Russia’s claim of a right to control Ukraine’s foreign and defense policy and willingness to enforce it with a military invasion has sent shockwaves not just in Europe, but throughout the Pacific. The argument is similar to China’s claim of rights over Taiwan currently being reinforced with military flyovers and diplomatic isolation. But, there are some distinct differences.
- Any change in the sovereign status of Taiwan would be a massive shift in the power positions in the Indo-Pacific. China’s strategic boldness would be affirmed and dominance accelerated. The U.S. would consider it a much greater threat than the change in the political status of Ukraine.
- The U.S. has had security relations with Taiwan since the 1940s, and although the “one country, two systems” mantra is repeated since Hong Kong, it comes with little credibility. Although the commitment to Taiwan independence “has strategic ambiguity,” there are clear limitations on the use of force. A military and economic reaction is far more likely.
- In the immediate terms, a military action would have high risk for Xi Jinping, who wants to secure a third term this fall. With economic and security threats abundant from previous initiatives (Hong Kong, Xinjiang), he is unlikely to want more.
- This may not turn out well for President Putin. Russia’s modest economy is about to suffer more sanctions and NATO has been revived. Putin has challenged the post war viewpoint that the sovereignty and territoriality of nations are linked to peace and prosperity. But the visuals of the action against civilians and the damage to the world economy has significantly harmed autocrats’ strategy of offering a more attractive alternative to post war, U.S.-led world order.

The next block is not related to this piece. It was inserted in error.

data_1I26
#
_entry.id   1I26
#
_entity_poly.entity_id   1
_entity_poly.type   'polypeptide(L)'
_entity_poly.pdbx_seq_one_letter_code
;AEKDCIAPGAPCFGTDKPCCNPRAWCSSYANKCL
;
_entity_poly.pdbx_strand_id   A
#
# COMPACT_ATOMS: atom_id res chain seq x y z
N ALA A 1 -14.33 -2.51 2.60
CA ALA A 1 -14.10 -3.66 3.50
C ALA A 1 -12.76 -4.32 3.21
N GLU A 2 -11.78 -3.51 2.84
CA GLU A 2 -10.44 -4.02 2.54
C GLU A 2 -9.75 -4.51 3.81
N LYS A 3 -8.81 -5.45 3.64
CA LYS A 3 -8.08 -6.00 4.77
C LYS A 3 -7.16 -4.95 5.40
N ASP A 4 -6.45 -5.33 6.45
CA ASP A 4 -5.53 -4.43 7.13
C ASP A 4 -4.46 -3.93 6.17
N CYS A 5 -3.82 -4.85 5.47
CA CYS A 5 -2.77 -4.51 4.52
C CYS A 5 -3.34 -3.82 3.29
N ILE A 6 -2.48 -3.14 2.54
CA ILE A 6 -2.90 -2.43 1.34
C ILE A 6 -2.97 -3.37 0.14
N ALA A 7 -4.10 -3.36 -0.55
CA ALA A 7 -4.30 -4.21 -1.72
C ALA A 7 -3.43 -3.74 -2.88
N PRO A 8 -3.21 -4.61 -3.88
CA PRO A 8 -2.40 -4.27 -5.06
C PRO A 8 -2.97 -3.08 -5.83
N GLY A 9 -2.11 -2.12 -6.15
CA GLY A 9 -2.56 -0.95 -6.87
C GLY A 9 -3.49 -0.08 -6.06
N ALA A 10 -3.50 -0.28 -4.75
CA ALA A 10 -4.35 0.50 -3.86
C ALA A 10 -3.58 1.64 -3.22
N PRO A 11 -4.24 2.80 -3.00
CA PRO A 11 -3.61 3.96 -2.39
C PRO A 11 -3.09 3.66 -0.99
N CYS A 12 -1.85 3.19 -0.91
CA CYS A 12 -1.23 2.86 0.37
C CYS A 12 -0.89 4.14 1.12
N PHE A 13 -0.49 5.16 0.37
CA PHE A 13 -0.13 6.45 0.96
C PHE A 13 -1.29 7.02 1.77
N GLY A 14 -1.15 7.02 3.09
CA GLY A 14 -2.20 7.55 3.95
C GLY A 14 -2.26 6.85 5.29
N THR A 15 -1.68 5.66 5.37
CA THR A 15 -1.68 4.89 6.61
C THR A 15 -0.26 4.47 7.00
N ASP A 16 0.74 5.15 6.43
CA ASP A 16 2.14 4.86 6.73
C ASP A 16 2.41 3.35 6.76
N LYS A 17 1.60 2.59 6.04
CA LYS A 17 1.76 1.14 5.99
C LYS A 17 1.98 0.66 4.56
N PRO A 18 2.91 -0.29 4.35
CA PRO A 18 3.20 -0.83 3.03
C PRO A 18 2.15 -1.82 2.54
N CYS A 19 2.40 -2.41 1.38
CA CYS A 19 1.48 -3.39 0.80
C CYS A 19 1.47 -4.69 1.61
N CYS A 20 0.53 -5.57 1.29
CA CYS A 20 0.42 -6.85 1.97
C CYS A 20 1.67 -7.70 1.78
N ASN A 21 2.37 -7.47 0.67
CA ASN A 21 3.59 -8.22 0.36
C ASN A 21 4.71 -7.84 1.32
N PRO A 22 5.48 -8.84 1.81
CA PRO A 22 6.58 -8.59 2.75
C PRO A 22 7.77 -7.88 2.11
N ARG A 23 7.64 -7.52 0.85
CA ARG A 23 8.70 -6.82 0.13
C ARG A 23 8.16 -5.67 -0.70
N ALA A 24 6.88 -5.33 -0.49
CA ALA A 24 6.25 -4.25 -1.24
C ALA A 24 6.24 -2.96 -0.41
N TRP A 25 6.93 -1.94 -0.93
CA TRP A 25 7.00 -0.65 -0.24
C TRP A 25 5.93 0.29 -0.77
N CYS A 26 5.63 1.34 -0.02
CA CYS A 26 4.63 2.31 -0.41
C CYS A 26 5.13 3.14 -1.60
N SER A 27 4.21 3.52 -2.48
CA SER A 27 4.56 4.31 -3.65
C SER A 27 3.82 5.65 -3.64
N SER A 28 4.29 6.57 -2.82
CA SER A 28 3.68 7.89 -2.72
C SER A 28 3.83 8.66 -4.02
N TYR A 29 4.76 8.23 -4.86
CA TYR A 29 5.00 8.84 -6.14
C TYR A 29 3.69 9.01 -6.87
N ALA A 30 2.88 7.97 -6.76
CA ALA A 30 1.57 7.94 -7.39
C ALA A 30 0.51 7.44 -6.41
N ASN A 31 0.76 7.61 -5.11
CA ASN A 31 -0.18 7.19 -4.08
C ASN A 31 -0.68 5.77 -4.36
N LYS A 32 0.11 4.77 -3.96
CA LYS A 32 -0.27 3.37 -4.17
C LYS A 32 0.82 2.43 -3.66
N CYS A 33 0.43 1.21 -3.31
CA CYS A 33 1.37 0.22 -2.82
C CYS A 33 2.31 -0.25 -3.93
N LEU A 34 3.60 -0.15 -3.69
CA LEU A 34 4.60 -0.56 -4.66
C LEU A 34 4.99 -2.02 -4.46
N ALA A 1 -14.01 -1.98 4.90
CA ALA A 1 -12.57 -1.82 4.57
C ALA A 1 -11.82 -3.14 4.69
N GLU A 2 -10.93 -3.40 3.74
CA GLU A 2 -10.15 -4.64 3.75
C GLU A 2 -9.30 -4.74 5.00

- Ukraine has activated the U.S. national security establishment to the danger of ambitious autocrats. Republicans, except for a small isolationist wing, see Putin as a threat and sanctions as necessary. Democrats were already onboard. With the violence against civilians and Putin’s talent for unbelievable rhetoric and brutish behavior, U.S. and Western opinion is becoming attentive and more willing to back investment and pro-defense policies.
The U.S.’s shift of interest to central Europe is unlikely to distract from the broad national security consensus that the greatest challenges are in Asia. Japan and Australia are both committed to a stronger defense alliance, and even European fleets are starting to enter Pacific waters. Ukraine, in fact, is adding urgency to the alliance.